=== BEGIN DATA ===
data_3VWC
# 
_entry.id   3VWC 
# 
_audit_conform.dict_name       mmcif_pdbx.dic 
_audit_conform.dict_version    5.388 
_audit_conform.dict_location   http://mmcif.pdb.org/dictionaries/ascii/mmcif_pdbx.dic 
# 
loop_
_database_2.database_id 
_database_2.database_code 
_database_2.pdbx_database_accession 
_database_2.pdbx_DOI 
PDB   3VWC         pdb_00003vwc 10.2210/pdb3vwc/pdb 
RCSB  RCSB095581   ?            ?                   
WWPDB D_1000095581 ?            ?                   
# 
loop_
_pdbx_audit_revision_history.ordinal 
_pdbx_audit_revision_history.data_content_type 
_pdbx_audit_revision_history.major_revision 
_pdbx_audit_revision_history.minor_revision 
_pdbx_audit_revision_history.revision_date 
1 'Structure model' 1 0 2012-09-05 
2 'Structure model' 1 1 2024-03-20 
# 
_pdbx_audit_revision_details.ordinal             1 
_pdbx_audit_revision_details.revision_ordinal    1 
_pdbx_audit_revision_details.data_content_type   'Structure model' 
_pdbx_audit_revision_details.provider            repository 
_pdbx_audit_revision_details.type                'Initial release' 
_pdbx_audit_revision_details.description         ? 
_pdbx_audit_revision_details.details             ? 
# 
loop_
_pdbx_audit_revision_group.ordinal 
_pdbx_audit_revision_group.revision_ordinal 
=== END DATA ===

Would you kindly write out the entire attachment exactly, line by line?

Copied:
data_3VWC
# 
_entry.id   3VWC 
# 
_audit_conform.dict_name       mmcif_pdbx.dic 
_audit_conform.dict_version    5.388 
_audit_conform.dict_location   http://mmcif.pdb.org/dictionaries/ascii/mmcif_pdbx.dic 
# 
loop_
_database_2.database_id 
_database_2.database_code 
_database_2.pdbx_database_accession 
_database_2.pdbx_DOI 
PDB   3VWC         pdb_00003vwc 10.2210/pdb3vwc/pdb 
RCSB  RCSB095581   ?            ?                   
WWPDB D_1000095581 ?            ?                   
# 
loop_
_pdbx_audit_revision_history.ordinal 
_pdbx_audit_revision_history.data_content_type 
_pdbx_audit_revision_history.major_revision 
_pdbx_audit_revision_history.minor_revision 
_pdbx_audit_revision_history.revision_date 
1 'Structure model' 1 0 2012-09-05 
2 'Structure model' 1 1 2024-03-20 
# 
_pdbx_audit_revision_details.ordinal             1 
_pdbx_audit_revision_details.revision_ordinal    1 
_pdbx_audit_revision_details.data_content_type   'Structure model' 
_pdbx_audit_revision_details.provider            repository 
_pdbx_audit_revision_details.type                'Initial release' 
_pdbx_audit_revision_details.description         ? 
_pdbx_audit_revision_details.details             ? 
# 
loop_
_pdbx_audit_revision_group.ordinal 
_pdbx_audit_revision_group.revision_ordinal 